Administrative Errors Responsible for 1 in 4 Americans’ Low Credit Reports

After surprising news exposing a prominent banking institution for charging fake fees earlier this month, the Consumer Financial Protection Bureau (CFPB) is in the news again. Still, this time, their data is showcasing a significant gap in credit report accuracy.

According to a recent study by FCRA by Fair Credit, one-quarter of all credit reports are inaccurate. Residents of West Virginia are among those with the lowest average credit scores in the country, and with the lowest overall number of credit report complaints generated, they may benefit most from taking a closer look at their credit scores.

Earlier this month, the CFPB exposed the Bank of America for illegally charging clients junk fees, opening fake accounts, and withholding credit card rewards. The Bank of America was ordered to pay more than $100 million to affected clients and $150 million in penalties to overseeing agencies. With FCRA by Fair Credit’s recent study, they are again shedding light on the importance of paying close attention to your financial statements and reports and checking for errors.

A spokesperson for FCRA.com comments on the study’s findings: “When discovering they have a low credit score, many people assume they need to make drastic changes to their financial habits. However, in every fourth case, at least, it is entirely not their fault and is simply a matter of correcting one’s credit report.”

States That Would Benefit Most From Reviewing Their Credit Reports

 

The average national credit score in America is 714, which falls in the “good” range for most credit calculators. FCRA by Fair Credit’s study found that 18 U.S. states have average credit scores below this national average. Out of this list of 18, they identify West Virginia, New Mexico, Kentucky, Oklahoma, and Indiana as the states with the most room for improvement in scores in the country.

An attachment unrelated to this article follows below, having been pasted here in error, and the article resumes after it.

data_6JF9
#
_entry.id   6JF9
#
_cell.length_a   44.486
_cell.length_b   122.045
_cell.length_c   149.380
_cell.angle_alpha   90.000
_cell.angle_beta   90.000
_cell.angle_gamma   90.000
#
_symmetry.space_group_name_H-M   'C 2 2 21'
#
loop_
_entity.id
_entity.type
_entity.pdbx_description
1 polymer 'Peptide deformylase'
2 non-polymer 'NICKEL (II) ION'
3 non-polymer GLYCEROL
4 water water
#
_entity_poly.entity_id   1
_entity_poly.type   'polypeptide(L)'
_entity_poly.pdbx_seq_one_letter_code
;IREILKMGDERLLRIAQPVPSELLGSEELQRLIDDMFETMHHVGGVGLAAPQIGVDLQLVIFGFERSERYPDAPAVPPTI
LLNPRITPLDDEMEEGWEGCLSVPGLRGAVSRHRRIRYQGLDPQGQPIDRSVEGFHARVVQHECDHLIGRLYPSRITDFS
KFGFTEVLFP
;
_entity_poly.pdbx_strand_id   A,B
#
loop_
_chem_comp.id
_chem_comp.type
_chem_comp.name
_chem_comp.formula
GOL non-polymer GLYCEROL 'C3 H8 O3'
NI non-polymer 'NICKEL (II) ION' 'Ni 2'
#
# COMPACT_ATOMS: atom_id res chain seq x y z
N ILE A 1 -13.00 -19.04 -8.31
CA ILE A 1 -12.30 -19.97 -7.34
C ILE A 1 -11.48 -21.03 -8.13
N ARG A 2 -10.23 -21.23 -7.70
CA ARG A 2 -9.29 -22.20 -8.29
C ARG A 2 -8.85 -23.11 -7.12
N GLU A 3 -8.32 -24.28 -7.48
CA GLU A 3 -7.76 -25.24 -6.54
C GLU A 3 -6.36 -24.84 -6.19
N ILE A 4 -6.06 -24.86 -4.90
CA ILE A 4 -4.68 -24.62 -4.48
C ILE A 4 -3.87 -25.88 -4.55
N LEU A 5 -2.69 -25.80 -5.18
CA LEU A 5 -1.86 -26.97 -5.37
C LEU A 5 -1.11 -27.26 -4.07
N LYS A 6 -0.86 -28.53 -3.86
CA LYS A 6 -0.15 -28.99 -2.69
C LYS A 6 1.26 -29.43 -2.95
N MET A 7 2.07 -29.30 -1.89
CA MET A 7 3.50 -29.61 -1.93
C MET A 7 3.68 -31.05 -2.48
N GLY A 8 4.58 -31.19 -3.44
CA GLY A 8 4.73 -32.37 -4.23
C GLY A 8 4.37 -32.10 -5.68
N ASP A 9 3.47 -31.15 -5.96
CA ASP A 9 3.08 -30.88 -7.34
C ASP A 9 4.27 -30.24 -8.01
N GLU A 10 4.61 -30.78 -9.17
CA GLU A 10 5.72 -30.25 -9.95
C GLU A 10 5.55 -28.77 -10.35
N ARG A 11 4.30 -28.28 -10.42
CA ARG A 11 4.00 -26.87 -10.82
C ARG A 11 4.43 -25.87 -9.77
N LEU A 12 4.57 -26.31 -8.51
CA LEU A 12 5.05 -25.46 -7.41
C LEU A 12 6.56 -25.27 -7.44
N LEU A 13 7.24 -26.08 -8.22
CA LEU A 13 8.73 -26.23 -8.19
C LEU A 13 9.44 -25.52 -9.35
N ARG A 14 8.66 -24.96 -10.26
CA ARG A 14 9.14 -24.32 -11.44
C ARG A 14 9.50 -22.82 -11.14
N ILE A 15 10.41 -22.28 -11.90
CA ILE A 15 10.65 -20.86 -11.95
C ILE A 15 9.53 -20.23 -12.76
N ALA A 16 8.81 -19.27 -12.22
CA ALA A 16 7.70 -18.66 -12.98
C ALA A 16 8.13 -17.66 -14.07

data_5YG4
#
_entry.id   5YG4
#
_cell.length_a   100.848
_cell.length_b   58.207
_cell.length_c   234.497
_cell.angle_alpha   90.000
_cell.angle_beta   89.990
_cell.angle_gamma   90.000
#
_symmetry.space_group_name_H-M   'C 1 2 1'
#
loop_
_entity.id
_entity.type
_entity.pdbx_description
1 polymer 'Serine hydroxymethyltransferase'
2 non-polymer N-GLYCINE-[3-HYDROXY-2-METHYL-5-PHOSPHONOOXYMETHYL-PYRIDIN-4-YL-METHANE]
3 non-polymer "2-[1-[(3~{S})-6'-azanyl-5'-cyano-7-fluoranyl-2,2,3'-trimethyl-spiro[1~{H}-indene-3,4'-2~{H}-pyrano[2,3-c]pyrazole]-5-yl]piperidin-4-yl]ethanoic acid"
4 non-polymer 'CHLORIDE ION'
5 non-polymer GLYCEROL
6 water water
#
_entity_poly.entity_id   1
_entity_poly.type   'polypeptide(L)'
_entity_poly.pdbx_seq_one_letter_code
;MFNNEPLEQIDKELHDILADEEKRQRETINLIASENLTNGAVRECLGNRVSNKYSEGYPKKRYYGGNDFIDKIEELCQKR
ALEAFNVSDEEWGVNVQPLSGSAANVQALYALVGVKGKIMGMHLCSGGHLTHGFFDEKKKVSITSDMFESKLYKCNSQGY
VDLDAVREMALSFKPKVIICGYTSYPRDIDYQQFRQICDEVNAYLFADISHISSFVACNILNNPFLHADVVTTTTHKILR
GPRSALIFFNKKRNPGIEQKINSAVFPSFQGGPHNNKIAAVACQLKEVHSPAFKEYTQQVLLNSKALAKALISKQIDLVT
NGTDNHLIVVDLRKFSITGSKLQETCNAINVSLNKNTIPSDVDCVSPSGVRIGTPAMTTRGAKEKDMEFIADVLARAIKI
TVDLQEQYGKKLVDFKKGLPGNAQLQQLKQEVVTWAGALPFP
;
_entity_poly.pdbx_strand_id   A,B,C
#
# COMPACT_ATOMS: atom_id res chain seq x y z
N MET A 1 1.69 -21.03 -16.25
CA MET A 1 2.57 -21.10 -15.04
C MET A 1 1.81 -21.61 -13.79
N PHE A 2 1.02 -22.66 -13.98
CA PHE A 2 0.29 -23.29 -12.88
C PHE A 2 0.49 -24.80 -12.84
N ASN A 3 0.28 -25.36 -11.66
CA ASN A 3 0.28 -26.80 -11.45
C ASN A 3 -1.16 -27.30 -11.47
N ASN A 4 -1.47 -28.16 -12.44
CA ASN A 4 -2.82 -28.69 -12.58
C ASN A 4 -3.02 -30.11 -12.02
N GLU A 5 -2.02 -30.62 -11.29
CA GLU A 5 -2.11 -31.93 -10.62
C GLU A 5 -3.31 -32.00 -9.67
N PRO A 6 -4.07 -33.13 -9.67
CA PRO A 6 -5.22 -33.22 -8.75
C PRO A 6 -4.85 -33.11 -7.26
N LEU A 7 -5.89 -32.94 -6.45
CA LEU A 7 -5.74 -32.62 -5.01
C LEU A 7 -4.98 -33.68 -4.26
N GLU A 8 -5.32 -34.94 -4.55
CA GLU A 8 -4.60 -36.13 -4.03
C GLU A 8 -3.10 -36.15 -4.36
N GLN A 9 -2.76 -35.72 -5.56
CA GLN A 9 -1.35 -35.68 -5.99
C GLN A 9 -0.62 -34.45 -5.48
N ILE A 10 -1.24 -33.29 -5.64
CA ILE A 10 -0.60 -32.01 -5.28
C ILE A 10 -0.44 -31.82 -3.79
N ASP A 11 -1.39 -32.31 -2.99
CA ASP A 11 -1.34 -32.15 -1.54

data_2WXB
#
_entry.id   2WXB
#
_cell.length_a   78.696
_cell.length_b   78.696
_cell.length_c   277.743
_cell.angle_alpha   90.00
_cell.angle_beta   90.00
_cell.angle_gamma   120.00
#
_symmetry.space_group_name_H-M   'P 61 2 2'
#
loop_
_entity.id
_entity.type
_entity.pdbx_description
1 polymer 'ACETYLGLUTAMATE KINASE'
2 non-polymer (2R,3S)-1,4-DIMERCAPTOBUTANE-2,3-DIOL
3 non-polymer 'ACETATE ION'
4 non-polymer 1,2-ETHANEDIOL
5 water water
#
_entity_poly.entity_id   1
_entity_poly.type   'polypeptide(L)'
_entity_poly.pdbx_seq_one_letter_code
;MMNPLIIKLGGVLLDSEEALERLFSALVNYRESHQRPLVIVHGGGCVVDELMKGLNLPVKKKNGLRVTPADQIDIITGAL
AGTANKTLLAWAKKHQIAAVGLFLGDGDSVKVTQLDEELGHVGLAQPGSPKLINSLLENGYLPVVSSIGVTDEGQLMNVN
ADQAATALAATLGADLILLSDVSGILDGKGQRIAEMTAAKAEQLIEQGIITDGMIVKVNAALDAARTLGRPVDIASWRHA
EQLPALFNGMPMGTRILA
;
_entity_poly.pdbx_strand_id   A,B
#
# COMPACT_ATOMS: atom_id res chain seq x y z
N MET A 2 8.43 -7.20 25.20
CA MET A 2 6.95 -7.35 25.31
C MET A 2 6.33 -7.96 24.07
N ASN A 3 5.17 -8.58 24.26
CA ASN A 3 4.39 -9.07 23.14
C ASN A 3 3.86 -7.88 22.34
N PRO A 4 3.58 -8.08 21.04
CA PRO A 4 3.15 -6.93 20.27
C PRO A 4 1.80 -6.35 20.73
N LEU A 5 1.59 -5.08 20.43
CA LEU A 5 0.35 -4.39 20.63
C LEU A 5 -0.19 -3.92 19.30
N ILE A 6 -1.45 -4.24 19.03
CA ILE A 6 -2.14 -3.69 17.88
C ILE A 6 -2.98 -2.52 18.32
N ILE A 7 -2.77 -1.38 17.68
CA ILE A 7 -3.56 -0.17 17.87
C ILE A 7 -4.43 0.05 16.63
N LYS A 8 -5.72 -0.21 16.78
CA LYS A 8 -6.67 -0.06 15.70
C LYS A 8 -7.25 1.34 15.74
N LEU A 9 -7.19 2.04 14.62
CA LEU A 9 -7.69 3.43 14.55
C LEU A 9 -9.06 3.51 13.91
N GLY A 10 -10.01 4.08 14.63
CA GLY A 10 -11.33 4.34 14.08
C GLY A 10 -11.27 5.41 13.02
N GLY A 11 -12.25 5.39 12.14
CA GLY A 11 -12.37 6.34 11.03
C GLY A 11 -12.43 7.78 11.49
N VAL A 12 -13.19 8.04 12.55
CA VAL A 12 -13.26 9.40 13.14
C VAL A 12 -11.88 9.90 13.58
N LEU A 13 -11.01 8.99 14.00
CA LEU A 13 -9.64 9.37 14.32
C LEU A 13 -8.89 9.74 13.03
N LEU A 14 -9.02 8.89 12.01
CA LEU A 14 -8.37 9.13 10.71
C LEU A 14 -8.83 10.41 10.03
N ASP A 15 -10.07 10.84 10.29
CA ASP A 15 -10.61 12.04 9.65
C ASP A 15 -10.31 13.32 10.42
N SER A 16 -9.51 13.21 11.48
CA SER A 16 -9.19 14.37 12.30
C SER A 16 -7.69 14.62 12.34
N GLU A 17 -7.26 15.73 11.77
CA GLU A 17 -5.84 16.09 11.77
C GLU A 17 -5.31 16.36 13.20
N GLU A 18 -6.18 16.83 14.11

How can they improve their scores? Beyond managing credit card debt, paying down loans, and making timely payments, individuals may also benefit from submitting credit report complaints.

The Federal Trade Commission estimates that around one in four credit reports contain errors, so Americans ought to be filing complaints whenever they feel their report may be inaccurate. 

Among the lowest-ranking states, West Virginia stands out for having the fewest number of complaints about credit scores, further solidifying their low ranking on the list. Only 52 people in 100,000 in this state take formal action to have their credit reports corrected. West Virginia’s residents can potentially boost their average credit score of 700. 

Residents of New Mexico (where 68 out of 100,000 individuals file complaints), Kentucky (where this figure is at 73 out of 100,000), Oklahoma (with only 92 complaints filed per 100,000 people), and Indiana (at 102 residents filing complaints) would also benefit from speaking up. 

In New Mexico, the average credit score is 699. Kentucky has held a score of 702 on average for over two years now.